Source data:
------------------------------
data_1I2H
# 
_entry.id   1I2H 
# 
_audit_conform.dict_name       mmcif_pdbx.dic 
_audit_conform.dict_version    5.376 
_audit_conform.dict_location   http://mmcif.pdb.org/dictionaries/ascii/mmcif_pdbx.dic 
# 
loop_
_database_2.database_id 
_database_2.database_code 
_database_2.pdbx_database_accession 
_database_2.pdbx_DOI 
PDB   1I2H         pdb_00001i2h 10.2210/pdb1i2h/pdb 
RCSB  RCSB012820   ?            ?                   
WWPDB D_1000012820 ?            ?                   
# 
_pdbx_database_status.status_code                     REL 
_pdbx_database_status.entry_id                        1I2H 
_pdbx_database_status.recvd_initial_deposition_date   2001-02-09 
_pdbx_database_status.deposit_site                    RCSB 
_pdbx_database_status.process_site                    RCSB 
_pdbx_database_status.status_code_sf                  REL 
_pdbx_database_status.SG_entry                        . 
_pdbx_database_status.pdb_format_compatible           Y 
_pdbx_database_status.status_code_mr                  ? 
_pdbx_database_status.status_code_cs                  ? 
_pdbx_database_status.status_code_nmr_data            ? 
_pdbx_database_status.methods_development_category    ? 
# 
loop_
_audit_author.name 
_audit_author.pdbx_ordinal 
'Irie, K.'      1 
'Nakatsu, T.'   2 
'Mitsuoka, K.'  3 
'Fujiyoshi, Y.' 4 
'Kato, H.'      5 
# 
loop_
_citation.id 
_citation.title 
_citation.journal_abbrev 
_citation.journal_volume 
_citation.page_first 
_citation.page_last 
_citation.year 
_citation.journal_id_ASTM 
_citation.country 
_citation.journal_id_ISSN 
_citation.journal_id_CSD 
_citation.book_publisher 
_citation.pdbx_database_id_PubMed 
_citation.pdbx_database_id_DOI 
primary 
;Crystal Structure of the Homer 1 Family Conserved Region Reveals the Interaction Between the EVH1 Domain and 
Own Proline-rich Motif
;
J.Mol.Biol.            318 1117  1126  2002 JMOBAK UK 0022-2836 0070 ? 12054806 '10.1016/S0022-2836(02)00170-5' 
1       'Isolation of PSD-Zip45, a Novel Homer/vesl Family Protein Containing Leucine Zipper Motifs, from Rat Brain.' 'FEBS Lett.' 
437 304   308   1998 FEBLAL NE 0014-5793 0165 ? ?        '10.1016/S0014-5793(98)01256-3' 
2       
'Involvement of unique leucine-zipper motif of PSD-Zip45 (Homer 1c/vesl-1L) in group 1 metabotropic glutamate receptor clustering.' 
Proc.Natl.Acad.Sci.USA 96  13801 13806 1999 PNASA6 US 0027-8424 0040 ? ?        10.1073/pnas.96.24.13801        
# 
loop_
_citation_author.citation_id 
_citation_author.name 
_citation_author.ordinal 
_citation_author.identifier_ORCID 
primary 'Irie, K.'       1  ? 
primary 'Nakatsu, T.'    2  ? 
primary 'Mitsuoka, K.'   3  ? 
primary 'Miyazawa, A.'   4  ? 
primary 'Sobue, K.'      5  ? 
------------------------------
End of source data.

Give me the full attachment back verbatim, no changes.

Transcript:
data_1I2H
# 
_entry.id   1I2H 
# 
_audit_conform.dict_name       mmcif_pdbx.dic 
_audit_conform.dict_version    5.376 
_audit_conform.dict_location   http://mmcif.pdb.org/dictionaries/ascii/mmcif_pdbx.dic 
# 
loop_
_database_2.database_id 
_database_2.database_code 
_database_2.pdbx_database_accession 
_database_2.pdbx_DOI 
PDB   1I2H         pdb_00001i2h 10.2210/pdb1i2h/pdb 
RCSB  RCSB012820   ?            ?                   
WWPDB D_1000012820 ?            ?                   
# 
_pdbx_database_status.status_code                     REL 
_pdbx_database_status.entry_id                        1I2H 
_pdbx_database_status.recvd_initial_deposition_date   2001-02-09 
_pdbx_database_status.deposit_site                    RCSB 
_pdbx_database_status.process_site                    RCSB 
_pdbx_database_status.status_code_sf                  REL 
_pdbx_database_status.SG_entry                        . 
_pdbx_database_status.pdb_format_compatible           Y 
_pdbx_database_status.status_code_mr                  ? 
_pdbx_database_status.status_code_cs                  ? 
_pdbx_database_status.status_code_nmr_data            ? 
_pdbx_database_status.methods_development_category    ? 
# 
loop_
_audit_author.name 
_audit_author.pdbx_ordinal 
'Irie, K.'      1 
'Nakatsu, T.'   2 
'Mitsuoka, K.'  3 
'Fujiyoshi, Y.' 4 
'Kato, H.'      5 
# 
loop_
_citation.id 
_citation.title 
_citation.journal_abbrev 
_citation.journal_volume 
_citation.page_first 
_citation.page_last 
_citation.year 
_citation.journal_id_ASTM 
_citation.country 
_citation.journal_id_ISSN 
_citation.journal_id_CSD 
_citation.book_publisher 
_citation.pdbx_database_id_PubMed 
_citation.pdbx_database_id_DOI 
primary 
;Crystal Structure of the Homer 1 Family Conserved Region Reveals the Interaction Between the EVH1 Domain and 
Own Proline-rich Motif
;
J.Mol.Biol.            318 1117  1126  2002 JMOBAK UK 0022-2836 0070 ? 12054806 '10.1016/S0022-2836(02)00170-5' 
1       'Isolation of PSD-Zip45, a Novel Homer/vesl Family Protein Containing Leucine Zipper Motifs, from Rat Brain.' 'FEBS Lett.' 
437 304   308   1998 FEBLAL NE 0014-5793 0165 ? ?        '10.1016/S0014-5793(98)01256-3' 
2       
'Involvement of unique leucine-zipper motif of PSD-Zip45 (Homer 1c/vesl-1L) in group 1 metabotropic glutamate receptor clustering.' 
Proc.Natl.Acad.Sci.USA 96  13801 13806 1999 PNASA6 US 0027-8424 0040 ? ?        10.1073/pnas.96.24.13801        
# 
loop_
_citation_author.citation_id 
_citation_author.name 
_citation_author.ordinal 
_citation_author.identifier_ORCID 
primary 'Irie, K.'       1  ? 
primary 'Nakatsu, T.'    2  ? 
primary 'Mitsuoka, K.'   3  ? 
primary 'Miyazawa, A.'   4  ? 
primary 'Sobue, K.'      5  ? 